Other items: Pope defrocks priest charged with abuse and kidnapping, murder suspect waives right.
Six months after being driven from office by scandal, former Connecticut Gov. John Rowland pleaded guilty to a corruption charge yesterday, admitting he traded his office for more than $100,000 in flights to Las Vegas, Vermont vacations and repairs to his vacation cottage.
Rowland, 47, probably will receive 15 to 21 months in federal prison, lawyers said. He still could face state charges.
The once-popular, three-term Republican had maintained for months that the businessmen and cronies who lavished gifts on him had received nothing in exchange. With one word yesterday, he changed all that: “Guilty,” he told the court.
Most Read Stories
- What drivers can and cannot do under Washington state's new distracted-driving law
- Put down that cellphone; distracted-driving law is here
- Why watermelon is good for you
- Passage of paid-family-leave act shows power of working together | Op-Ed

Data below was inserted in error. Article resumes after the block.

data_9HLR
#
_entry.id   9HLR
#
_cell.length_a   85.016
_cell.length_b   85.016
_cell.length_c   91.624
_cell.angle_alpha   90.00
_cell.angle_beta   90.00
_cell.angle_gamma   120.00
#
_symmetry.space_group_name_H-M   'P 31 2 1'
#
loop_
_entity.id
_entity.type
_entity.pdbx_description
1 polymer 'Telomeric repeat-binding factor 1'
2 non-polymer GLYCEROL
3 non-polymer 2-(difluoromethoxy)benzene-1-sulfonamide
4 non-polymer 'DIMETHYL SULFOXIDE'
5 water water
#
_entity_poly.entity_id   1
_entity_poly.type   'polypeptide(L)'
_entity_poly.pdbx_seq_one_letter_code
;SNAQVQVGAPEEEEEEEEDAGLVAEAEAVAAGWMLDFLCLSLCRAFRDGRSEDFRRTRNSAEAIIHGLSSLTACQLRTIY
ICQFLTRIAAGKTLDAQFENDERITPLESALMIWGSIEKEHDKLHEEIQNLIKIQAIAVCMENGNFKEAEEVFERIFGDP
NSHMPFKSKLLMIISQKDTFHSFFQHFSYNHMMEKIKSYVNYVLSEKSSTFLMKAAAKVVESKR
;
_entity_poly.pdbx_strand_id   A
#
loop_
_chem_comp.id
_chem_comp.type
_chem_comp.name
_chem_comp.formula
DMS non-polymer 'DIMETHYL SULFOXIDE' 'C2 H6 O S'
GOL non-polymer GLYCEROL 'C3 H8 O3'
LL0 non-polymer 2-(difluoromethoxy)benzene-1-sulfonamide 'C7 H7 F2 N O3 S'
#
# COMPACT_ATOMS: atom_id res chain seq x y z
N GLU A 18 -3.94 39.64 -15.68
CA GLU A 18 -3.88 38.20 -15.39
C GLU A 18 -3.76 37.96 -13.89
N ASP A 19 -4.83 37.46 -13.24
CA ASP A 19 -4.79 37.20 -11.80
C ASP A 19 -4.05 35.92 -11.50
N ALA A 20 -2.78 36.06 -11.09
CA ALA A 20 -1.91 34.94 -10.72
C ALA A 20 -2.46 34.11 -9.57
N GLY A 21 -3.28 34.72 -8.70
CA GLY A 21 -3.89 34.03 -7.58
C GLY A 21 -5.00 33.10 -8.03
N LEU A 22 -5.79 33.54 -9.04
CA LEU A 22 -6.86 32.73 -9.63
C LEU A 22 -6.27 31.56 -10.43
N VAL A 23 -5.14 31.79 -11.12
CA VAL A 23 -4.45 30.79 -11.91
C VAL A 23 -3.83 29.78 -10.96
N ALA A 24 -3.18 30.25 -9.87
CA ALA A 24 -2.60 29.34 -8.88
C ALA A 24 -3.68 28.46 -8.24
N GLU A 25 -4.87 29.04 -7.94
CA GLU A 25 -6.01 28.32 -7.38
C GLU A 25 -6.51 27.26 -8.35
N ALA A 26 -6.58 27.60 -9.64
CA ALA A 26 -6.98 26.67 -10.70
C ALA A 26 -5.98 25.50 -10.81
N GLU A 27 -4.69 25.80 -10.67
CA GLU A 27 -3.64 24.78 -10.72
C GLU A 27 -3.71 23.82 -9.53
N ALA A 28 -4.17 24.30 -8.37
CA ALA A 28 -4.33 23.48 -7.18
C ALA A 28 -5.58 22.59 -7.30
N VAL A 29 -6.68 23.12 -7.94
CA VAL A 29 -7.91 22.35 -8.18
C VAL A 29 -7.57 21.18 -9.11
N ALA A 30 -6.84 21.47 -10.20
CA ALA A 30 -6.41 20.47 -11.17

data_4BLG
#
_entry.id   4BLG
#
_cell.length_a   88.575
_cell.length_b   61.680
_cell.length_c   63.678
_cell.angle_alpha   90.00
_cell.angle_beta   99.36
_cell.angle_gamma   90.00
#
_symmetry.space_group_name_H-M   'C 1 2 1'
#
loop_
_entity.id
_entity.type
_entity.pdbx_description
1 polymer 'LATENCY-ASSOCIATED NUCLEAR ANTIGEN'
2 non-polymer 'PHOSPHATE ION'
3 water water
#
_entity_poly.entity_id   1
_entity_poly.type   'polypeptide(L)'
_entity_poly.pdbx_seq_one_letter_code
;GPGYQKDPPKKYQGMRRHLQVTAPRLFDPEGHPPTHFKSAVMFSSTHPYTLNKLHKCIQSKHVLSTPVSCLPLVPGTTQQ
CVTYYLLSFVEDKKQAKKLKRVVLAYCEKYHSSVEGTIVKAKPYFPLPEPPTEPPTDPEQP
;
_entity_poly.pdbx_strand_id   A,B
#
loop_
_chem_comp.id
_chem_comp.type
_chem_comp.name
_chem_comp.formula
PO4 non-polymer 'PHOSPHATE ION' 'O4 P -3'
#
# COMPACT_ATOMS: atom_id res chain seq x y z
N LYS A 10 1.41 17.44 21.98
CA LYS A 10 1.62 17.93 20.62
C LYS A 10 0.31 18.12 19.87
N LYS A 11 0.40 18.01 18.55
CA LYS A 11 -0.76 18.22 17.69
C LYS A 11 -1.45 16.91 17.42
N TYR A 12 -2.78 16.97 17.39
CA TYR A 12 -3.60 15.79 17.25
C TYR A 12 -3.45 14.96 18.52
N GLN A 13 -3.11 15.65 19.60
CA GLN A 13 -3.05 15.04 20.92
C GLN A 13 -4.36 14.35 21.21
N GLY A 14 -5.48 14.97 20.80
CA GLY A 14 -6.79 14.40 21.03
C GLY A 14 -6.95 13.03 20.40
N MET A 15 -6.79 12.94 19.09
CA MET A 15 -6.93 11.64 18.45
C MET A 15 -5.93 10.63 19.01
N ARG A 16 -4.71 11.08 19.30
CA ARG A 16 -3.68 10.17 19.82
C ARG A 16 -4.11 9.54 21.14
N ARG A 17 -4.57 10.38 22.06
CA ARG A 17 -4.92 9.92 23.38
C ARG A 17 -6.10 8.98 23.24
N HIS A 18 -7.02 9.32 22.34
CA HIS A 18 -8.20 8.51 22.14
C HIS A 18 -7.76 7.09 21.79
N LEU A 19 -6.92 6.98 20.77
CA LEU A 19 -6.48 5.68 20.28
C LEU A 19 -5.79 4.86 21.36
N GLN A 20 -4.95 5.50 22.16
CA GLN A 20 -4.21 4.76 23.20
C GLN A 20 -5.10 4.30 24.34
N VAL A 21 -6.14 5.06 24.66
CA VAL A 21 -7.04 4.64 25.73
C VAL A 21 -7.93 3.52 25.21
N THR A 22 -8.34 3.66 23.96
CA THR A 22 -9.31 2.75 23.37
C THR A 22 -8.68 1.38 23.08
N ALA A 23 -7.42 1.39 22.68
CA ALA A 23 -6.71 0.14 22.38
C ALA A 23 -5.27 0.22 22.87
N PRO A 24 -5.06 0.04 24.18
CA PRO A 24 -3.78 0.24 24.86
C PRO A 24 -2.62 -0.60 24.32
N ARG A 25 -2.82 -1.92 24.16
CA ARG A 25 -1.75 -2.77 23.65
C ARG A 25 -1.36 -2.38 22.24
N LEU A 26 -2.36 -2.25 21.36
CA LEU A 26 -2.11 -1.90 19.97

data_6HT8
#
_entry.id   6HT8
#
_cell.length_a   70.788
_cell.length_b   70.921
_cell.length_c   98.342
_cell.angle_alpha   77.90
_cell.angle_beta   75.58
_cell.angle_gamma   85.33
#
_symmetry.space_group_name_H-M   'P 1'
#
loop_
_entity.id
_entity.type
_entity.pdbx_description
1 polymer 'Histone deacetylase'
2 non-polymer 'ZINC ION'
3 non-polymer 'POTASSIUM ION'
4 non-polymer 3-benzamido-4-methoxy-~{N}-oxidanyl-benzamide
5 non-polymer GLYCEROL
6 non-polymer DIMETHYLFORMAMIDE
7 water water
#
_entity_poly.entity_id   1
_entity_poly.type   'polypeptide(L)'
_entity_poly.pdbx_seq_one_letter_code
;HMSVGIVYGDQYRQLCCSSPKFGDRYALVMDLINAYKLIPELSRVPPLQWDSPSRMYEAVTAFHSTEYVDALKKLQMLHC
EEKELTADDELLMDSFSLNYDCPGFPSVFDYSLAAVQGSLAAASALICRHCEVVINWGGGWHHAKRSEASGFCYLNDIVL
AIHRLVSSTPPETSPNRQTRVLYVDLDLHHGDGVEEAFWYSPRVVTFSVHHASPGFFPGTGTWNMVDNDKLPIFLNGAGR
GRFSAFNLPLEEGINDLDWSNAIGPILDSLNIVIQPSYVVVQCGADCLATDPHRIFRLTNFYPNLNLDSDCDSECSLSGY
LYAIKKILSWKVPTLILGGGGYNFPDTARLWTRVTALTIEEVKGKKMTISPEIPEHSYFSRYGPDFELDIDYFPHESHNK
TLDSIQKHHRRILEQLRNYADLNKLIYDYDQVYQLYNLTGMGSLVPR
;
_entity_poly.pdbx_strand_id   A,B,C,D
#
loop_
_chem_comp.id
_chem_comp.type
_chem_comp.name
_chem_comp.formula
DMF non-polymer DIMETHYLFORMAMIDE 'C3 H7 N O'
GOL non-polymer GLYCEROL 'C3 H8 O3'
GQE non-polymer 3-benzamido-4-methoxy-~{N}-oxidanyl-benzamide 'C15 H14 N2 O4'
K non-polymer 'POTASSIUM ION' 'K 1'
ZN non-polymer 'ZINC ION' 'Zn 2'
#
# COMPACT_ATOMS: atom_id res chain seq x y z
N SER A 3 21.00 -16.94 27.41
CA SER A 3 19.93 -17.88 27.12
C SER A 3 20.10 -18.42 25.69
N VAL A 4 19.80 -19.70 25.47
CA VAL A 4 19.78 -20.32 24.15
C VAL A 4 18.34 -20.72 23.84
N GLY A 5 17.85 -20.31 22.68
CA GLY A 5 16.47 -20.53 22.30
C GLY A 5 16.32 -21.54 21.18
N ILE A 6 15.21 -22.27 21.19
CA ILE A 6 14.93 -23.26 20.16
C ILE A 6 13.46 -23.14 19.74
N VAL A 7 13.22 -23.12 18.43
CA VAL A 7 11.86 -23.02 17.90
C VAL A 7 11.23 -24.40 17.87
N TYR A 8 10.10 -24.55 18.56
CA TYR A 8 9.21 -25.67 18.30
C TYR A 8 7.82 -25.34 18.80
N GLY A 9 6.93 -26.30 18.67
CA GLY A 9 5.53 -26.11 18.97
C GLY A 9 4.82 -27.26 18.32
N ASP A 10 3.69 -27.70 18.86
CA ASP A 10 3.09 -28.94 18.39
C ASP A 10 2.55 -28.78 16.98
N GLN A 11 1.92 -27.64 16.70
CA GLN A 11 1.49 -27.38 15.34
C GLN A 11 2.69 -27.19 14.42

- 83-year-old woman sexually assaulted in SeaTac assisted-living facility; assailant sought
Pope defrocks priest charged with abuse
A priest scheduled to go on trial Jan. 3 for child sexual abuse against a former altar boy who later shot him has been defrocked by Pope John Paul II.
Maurice Blackwell, 58, was shot by Dontee Stokes in May 2002, in the midst of the national scandal involving Catholic priests. In the aftermath, Baltimore prosecutors charged the priest with molesting Stokes.
The pope decided in October to dismiss Blackwell, and the Archdiocese of Baltimore received the official paperwork this month, an archdiocese spokesman said.
Kansas City, Kan.
Kidnapping, murder suspect waives right
A woman accused of killing an expectant mother and cutting the baby from her womb waived her right to a preliminary hearing yesterday and was being moved to federal custody in Missouri.
Federal prosecutors charged Lisa Montgomery, 36, of Melvern, Kan., with kidnapping resulting in death. She is accused of killing Bobbie Jo Stinnett, 23, who was eight months pregnant, in her Skidmore, Mo., home Dec. 16, and cutting her baby from her womb.
Two men were convicted yesterday for their roles in the nation’s deadliest human-smuggling attempt — a journey that ended in the deaths of 19 illegal immigrants in a sweltering tractor-trailer in Texas. Victor Jesus Rodriguez and Fredy Giovanni Garcia-Tobar could face life in prison when sentenced in March.